• Amyotrophic Lateral Sclerosis
  • Arthritis
  • Austism
  • Cachexia or wasting syndrome
  • Cancer
  • Colitis
  • Chronic pain
  • Crohn’s disease
  • Glaucoma
  • HIV or AIDS
  • Inflammatory Bowel Disease
  • Hepatitis C
  • Nail patella
  • Nausea
  • Obsessive compulsive disorder (OCD)
  • Parkinson’s
  • Post-traumatic stress disorder (PTSD)
  • Rheumatoid arthritis
  • Seizures
  • Severe and persistent muscle spasms
  • Spinal cord injury
  • Tourette’s syndrome
  • Ulcerative colitis

Patient possession limits – 2.5 ounces of usable marijuana

Home cultivation – Yes. No more than 12 marijuana plants are allowed in an enclosed, locked facility. Outdoor plants are allowed, and must not be “visible to the unaided eye from an adjacent property when viewed by an individual at ground level or from a permanent structure” and must be “grown within a stationary structure that is enclosed on all sides except the base, by chain-link fencing, wooden slats, or a similar material that prevents access by the general public and that is anchored, attached or affixed to the ground, located on land that is owned, leased or rented” by the registered grower and restricted to that grower’s access.

State-licensed dispensaries – Yes. Regulators are establishing rules governing the licensing of dispensaries in the state.

Caregivers – Yes. A primary caregiver is a person who is designated to assist a qualifying patient with the medicinal use of marijuana. Caregivers must be aged 21 or older and must never have been convicted of a drug-related felony, any felony within the last ten years, or any violent felony ever. Each patient is only permitted to have one caregiver, and caregivers are permitted to assist up to five patients at one time.

Reciprocity – Yes. Any other state, district, territory, commonwealth or insular possession of the U.S. must also offer reciprocity to have reciprocity in Michigan.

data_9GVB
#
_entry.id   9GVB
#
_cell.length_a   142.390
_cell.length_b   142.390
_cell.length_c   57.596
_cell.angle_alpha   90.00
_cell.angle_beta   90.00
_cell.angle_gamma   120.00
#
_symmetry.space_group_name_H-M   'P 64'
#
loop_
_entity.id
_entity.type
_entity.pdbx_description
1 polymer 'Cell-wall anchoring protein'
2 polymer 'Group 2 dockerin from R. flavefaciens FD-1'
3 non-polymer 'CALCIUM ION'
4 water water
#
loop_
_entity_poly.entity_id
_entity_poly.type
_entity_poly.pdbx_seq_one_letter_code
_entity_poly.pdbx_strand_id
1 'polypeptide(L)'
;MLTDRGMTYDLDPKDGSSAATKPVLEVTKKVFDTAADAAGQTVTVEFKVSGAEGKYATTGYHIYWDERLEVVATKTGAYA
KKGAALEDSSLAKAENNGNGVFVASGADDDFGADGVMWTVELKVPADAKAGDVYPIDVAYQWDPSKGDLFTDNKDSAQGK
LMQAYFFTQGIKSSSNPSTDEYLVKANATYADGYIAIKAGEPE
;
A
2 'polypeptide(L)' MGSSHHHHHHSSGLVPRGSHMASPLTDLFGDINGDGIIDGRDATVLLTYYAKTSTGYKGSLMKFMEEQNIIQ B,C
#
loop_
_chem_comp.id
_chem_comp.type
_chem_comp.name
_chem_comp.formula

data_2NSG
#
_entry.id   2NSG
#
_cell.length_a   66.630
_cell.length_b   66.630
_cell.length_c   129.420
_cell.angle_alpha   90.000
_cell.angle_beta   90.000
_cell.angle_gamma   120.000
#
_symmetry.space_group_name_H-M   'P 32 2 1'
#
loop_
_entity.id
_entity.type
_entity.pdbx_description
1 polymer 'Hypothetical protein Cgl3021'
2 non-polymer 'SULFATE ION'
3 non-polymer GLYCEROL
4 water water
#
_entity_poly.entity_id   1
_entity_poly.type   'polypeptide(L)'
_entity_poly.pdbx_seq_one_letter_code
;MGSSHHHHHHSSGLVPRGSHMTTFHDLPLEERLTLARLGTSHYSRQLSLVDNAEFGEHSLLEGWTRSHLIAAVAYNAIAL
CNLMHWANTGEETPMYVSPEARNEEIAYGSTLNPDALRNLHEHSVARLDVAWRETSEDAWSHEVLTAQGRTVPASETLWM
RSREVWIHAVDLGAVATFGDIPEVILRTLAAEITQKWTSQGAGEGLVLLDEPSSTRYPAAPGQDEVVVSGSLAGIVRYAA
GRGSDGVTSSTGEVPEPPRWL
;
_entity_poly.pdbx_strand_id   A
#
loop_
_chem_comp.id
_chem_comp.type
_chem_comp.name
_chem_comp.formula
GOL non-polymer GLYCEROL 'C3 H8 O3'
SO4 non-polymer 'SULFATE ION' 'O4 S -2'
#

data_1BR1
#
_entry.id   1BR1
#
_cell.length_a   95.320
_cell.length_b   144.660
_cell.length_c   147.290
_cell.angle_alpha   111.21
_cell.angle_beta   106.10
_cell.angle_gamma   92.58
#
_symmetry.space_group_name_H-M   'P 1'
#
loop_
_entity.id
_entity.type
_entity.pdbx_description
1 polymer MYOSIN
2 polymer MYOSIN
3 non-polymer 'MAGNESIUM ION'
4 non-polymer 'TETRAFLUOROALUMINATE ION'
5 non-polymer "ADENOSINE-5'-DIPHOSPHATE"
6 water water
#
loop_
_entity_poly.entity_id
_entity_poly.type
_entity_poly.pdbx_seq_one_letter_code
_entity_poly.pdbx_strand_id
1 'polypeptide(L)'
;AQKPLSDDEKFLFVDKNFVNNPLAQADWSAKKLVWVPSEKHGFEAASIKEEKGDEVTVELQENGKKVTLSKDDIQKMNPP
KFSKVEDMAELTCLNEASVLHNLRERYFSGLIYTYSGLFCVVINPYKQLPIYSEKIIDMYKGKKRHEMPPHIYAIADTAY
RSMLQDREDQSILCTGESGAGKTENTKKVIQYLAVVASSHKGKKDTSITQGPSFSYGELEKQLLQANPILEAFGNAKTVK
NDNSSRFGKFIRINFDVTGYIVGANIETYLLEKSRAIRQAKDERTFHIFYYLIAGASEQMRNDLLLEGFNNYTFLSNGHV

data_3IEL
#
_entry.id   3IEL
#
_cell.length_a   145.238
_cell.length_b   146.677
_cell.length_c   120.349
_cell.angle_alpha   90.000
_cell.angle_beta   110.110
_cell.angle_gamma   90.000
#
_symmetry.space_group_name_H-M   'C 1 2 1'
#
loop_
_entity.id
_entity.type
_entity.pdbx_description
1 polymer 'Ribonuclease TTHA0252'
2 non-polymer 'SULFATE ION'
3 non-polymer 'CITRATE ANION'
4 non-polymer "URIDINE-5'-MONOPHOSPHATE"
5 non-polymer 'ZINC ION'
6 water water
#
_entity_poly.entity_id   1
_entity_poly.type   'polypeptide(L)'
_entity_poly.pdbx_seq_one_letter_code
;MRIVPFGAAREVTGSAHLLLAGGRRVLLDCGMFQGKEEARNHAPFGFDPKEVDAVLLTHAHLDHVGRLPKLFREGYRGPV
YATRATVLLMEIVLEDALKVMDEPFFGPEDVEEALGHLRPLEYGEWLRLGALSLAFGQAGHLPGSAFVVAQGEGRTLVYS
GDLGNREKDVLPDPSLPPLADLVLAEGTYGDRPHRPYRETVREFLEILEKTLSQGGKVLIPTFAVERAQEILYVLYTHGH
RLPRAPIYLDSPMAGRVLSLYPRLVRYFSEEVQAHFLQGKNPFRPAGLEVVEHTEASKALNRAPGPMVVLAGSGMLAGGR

Offense Penalty Incarceration   Max. Fine

Possession for Personal Use

Up to 2.5 oz No Penalty None $ 0
Up to 10 oz in the home No Penalty None $ 0
More than 2.5 oz up to 5 oz (first offense) Civil Infraction None $ 500
More than 5 oz (first offense) Misdemeanor None $ 500

Sale or Distribution

Distribution of less than 2.5 oz without remuneration No Penalty None $ 0
Distribution of less than 5 oz without remuneration Civil Infraction None $ 500
Sale of less than 5 kg Felony 4 years $ 20,000
Sale of 5 kg – 45 kg Felony 7 years $ 500,000
45 kg or more Felony 15 years $ 10,000,000


Less than 12 plants for personal use No Penalty None $ 0
12 – 24 plants Civil Infraction None $ 500
25 – 200 plants Felony 7 years $ 500,000
More than 200 plants Felony 15 years $ 10,000,000

Hash & Concentrates

Penalties for hashish are the same as for marijuana. Please see the marijuana penalties section for further details.
Possession of up to 15 g No Penalty None $ 0
Distribution of up to 15 g without remuneration No Penalty None $ 0


Sale of paraphernalia No Penalty None $ 0


In Ann Arbor N/A N/A $ 100
Any conviction will result in a driver’s license suspension for 6 months.